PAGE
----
HARTLEY. Well, then, here is Knight's Library edition of the poet, in twelve volumes. I will take up the first six, comprising more than twenty plays; and these plays, which number among them "The Winter's Tale," "As You Like it," and "The Midsummer Night's Dream," contain far more illustrations of nature and country life than the rest of the dramas. Now, if I omit "As You Like it," a pastoral comedy, which might have been composed, and should be read, sub tegmine fagi, I will promise to read, within half an hour, not only every rural paragraph in these volumes, but almost every line which contains an image drawn from external nature.

In the "Two Gentlemen of Verona," after a simile about love and the canker in the rose-bud, a figure of which Shakspeare is strangely fond, I come to a metaphor of Julia's, in which, after blaming her hands for tearing the letter, she exclaims in her pretty anger :



Injurious wasps! to feed on such sweet honey,

And kill the bees that yield it, with your stings!"

Julia's passion for Proteus awakens within her a brood of sweet fancies. In another place she exclaims to Lucetta, who seeks to qualify and moderate the warmth of her

love :

"The more thou damm'st it up, the more it burns;

The current that with gentle murmur glides,

Thou know'st, being stopp'd, impatiently doth rage,;
But, when his fair course is not hindered,

He makes sweet music with the enamell'd stones
He overtaketh in his pilgrimage;

And so by many winding nooks he strays,
With willing sport, to the wild ocean.
Then let me go, and hinder not my course;
I'll be as patient as a gentle stream,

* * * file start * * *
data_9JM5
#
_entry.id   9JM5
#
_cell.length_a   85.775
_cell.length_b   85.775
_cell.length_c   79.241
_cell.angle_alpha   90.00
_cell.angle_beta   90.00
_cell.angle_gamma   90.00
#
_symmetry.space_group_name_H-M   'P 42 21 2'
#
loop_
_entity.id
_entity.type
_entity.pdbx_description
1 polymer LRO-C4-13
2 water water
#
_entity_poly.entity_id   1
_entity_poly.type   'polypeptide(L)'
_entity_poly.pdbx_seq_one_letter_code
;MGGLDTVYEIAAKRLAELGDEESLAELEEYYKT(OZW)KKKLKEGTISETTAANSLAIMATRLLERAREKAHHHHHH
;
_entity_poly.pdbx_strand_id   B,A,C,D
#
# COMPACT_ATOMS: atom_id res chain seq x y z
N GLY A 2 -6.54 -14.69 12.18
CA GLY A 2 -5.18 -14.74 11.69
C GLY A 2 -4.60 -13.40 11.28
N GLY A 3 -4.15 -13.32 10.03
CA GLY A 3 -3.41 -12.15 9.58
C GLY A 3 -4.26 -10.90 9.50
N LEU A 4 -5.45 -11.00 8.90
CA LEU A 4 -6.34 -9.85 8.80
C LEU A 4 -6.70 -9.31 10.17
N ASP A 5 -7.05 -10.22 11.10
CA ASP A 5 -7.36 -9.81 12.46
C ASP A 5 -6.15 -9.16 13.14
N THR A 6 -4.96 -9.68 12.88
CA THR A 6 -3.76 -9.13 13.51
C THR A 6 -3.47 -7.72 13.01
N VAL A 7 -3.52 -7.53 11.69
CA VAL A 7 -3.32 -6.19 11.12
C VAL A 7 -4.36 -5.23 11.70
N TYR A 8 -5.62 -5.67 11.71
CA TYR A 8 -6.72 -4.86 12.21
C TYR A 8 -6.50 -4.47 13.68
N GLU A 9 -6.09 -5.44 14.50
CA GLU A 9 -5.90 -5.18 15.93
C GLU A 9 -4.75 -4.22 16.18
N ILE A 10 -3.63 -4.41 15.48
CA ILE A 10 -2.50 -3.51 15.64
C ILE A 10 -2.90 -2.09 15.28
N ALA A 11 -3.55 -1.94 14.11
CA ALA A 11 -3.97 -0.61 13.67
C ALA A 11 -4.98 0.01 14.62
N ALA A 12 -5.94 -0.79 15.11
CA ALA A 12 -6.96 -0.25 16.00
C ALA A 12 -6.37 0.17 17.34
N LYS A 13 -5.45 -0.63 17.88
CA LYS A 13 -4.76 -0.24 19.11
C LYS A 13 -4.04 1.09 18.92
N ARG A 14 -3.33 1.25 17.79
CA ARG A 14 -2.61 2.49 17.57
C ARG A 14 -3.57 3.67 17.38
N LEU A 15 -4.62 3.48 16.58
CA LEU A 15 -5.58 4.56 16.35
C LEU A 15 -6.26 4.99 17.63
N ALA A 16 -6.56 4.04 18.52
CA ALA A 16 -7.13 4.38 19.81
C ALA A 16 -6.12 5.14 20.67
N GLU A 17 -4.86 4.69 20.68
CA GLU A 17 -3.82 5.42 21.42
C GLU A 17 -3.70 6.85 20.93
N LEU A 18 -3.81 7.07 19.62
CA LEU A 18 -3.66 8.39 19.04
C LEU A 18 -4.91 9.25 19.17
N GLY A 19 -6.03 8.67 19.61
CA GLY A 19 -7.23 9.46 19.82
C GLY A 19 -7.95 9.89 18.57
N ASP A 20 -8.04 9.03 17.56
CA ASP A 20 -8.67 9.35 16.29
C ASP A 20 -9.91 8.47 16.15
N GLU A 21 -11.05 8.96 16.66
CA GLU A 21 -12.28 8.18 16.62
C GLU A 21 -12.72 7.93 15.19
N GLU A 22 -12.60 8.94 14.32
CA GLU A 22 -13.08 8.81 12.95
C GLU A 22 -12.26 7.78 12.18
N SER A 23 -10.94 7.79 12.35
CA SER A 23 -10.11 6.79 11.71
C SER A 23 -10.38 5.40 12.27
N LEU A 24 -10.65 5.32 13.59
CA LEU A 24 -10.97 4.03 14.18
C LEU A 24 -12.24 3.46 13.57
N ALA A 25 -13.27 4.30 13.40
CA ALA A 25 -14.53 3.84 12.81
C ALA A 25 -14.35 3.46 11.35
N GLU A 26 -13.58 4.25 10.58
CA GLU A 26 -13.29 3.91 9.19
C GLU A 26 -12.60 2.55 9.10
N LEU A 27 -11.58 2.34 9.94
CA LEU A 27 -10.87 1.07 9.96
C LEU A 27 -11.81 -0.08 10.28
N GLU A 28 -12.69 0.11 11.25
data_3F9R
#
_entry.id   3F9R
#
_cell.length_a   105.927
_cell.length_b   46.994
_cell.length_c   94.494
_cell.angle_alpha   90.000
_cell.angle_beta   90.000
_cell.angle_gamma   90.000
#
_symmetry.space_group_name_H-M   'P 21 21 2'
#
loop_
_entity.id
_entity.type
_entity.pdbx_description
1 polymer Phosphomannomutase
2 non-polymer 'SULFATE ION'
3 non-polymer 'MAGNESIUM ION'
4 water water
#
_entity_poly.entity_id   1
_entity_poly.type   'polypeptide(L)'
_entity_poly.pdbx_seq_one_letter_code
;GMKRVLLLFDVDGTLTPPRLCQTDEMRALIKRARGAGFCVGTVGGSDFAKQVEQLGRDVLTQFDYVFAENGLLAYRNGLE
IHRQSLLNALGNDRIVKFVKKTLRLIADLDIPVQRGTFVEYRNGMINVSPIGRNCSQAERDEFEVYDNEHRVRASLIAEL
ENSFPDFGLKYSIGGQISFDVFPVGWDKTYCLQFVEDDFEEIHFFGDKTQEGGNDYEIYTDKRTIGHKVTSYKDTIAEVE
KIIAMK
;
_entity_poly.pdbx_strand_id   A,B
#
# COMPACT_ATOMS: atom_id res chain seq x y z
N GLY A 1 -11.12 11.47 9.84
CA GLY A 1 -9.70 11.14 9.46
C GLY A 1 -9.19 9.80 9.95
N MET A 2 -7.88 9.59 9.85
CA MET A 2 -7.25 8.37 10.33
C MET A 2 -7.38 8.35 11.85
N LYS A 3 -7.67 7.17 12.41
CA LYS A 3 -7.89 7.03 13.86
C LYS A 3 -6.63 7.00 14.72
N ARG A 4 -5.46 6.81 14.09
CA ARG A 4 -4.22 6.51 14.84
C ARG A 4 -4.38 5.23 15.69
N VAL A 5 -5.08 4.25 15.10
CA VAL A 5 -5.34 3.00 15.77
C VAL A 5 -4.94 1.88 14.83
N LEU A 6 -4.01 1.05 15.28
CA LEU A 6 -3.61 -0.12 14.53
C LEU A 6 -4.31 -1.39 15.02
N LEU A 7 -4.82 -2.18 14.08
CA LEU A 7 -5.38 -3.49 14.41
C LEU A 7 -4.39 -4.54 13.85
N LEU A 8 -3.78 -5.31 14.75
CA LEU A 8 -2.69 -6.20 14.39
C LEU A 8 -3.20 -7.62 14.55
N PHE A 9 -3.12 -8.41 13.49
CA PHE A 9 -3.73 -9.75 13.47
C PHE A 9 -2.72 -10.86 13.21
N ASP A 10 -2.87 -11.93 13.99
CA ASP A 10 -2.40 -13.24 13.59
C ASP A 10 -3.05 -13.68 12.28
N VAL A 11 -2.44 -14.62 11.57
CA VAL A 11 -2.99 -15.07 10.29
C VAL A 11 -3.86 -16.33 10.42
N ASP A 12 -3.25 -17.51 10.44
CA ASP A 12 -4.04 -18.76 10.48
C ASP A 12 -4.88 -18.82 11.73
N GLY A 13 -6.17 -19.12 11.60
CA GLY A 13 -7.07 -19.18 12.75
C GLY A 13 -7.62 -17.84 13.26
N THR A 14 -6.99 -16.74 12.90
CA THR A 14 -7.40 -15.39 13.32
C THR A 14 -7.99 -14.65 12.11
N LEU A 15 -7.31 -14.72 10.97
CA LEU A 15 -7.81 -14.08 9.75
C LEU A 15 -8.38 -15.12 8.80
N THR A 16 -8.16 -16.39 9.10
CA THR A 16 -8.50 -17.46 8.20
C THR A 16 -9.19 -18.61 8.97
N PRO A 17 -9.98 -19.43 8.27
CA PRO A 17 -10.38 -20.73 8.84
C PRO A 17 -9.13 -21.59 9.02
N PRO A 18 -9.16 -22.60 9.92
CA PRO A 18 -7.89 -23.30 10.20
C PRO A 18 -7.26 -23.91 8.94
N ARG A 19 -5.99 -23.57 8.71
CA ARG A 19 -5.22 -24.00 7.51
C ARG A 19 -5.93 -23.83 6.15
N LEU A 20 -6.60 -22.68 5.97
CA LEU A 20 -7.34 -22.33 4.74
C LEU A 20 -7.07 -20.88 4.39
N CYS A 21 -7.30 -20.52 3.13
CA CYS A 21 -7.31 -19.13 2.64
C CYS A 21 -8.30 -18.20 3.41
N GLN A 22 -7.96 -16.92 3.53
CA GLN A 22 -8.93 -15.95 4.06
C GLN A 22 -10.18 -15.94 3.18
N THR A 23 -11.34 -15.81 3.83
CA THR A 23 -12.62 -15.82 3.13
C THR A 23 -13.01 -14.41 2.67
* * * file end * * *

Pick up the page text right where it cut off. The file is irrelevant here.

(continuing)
And make a pastime of each weary step,
Till the last step have brought me to my love;
And then I'll rest, as, after much turmoil,

A blessed soul doth in Elysium."

I may follow up this exquisite passage by a monologue of Valentine's, in which, as Mr. Knight has observed, "we hear the first faint notes of the same delicious train of thought, though greatly modified by the different circumstances of the speaker, that we find in the banished Duke of the Forest of Ardennes :".

"How use doth breed a habit in a man!
This shadowy desert, unfrequented woods,
I better brook than flourishing peopled towns;
Here can I sit alone, unseen of any,

And to the nightingale's complaining notes,
Tune my distresses, and record my woes."

In the "Comedy of Errors" I find only one passage which will suit my purpose, and the image conveyed in it is as old as Horace.

her husband's twin brother,


Adriana speaks thus to

mistaking him for her


Come, I will fasten on this sleeve of thine,
Thou art an elm, my husband, I a vine,

Whose weakness married to thy stronger state,
Makes me with thy strength to communicate;
If aught possess thee from me, it is dross,
Usurping ivy, briar, or idle moss."

"Love's Labour Lost" furnishes us with this familiar couplet :

"Love's feeling is more soft, and sensible,

Than are the tender horns of cockled snails;

and with a song which belongs without doubt to the region of rural poetry :—



"When daisies pied, and violets blue,
And lady-smocks all silver-white,
And cuckoo-buds of yellow hue,

Do paint the meadows with delight,

The cuckoo, then, on every tree,

Mocks married men, for thus sings he,
Cuckoo ;

Cuckoo, cuckoo,-O word of fear,
Unpleasing to a married ear!


"When shepherds pipe on oaten straws,
And merry larks are ploughmen's clocks ;
When turtles tread, and rooks and daws,
And maidens bleach their summer smocks,

The cuckoo, then, on every tree,

Mocks married men, for thus sings he,

Cuckoo ;

Cuckoo, cuckoo,-O word of fear,

Unpleasing to a married ear!